Talking Matters: A Knowledge Mobilization Project

These stories are from Bishop’s Alumni Magazine, edition No. 58 Fall 2022.

Everyone, at some point in their life, will be touched by the diseases of dementia and Alzheimer’s. They shall either fall victim to the disease, or find themself as caregiver and witness to the slow decline of cognitive functions with someone they love.

It is this decline in cognitive function that is the basis for a groundbreaking play, or knowledge mobilization project, which had its world premiere at the Turner Studio Theatre in May 2022.

Sterling Mawhinney and Sophie Kaplan during rehearsal (photo credit Justine Trempe)

Differing from other movies and plays that have dealt with this topic, Talking Matters sets out to teach and inform audiences in the new treatment called languaging. The central premise is that patients with early onset dementia have the ability to recall “lost” vocabulary. The technique requires patience and a willingness to spend time with the patient. The play strives to enable caregivers to practice this technique which has been shown to empower patients with their rediscovered vocabulary.

The project was the result of a collaboration between the Bishop’s Drama and Psychology departments, and the two playwrights, Marina Engelking and Merrill Swain. Ms. Engelking is a published author who has turned her sights towards playwriting, and Ms. Swain in a professor emeritus from the University of Toronto whose specialty is second language acquisition and more recently, language as a tool to combat mild cognitive deficiencies.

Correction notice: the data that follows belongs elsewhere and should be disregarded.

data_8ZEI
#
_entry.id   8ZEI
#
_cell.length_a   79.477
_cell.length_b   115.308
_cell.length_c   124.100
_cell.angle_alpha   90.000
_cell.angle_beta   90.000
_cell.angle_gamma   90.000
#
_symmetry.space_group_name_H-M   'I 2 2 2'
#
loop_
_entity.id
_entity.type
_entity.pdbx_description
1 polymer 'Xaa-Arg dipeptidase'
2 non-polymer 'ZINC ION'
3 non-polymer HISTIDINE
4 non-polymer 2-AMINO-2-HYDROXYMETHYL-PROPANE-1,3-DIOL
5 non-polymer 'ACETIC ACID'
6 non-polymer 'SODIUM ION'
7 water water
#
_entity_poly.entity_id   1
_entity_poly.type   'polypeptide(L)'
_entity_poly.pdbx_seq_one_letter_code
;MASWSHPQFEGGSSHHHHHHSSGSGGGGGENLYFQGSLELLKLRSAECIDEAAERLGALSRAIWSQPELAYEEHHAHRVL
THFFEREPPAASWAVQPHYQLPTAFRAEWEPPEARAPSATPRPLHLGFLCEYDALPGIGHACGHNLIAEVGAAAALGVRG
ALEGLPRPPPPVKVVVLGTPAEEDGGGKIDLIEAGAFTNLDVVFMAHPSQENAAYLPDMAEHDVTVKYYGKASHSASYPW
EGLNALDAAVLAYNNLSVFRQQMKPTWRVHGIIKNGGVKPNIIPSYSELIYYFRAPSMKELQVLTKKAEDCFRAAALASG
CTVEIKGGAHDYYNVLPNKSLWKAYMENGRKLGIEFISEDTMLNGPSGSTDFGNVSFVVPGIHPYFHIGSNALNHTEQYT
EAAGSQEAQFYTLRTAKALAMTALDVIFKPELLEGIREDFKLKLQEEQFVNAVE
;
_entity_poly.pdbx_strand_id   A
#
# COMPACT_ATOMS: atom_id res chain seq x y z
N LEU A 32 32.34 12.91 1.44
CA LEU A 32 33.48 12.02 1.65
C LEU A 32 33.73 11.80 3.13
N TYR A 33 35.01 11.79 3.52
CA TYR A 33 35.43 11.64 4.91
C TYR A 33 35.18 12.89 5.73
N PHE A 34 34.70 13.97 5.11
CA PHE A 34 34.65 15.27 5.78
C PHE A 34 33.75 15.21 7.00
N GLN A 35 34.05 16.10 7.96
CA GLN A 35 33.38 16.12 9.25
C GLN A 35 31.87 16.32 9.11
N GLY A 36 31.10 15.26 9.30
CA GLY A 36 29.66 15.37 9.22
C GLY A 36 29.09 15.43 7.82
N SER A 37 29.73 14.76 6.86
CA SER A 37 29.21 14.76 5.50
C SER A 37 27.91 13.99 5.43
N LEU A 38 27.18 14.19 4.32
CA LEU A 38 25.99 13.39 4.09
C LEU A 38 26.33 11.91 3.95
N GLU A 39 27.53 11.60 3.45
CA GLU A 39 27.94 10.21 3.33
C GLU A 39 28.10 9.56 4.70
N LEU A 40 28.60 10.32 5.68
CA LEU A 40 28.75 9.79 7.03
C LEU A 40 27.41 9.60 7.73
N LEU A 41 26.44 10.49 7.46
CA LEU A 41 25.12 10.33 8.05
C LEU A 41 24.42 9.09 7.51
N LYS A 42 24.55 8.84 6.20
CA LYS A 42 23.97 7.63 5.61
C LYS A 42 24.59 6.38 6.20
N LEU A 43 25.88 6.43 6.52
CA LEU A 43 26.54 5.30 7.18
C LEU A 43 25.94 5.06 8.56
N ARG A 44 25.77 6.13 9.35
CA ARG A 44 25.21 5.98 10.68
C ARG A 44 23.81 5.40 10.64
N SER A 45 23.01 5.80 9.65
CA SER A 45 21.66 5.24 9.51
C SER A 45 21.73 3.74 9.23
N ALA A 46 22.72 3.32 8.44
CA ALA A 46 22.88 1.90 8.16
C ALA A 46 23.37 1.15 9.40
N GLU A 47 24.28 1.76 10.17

The play was directed by Wade Lynch, a professor in the Drama Department, who collaborated with Dr. Heather Lawford from the Psychology Department, to present this new knowledge mobilization project.

Mary Harvey and Sterling Mawhinney during rehearsal (photo credit Justine Trempe)

Performing in the play were Bishop’s drama students Sophie Kaplan and Alessia Hatch ’22, along with Professor Mary Harvey from the Drama Department and Sterling Mawhinney ‘88 from the Advancement Office.

The play was performed twice at the Turner Studio Theatre and again at the Grace Village, a retirement home located in Huntingville, QC. The Grace Village performance was particularly inspiring as the audience was made up of care workers, volunteers, and the families of patients in the “memory ward”, many of whom commented they preferred the information presented in play form rather than in written documentation.

The hope is, this project will gain notice from other municipalities and organizations who would benefit from the information and techniques presented in this production.

Click here to read the full Alumni Magazine from Fall 2022.

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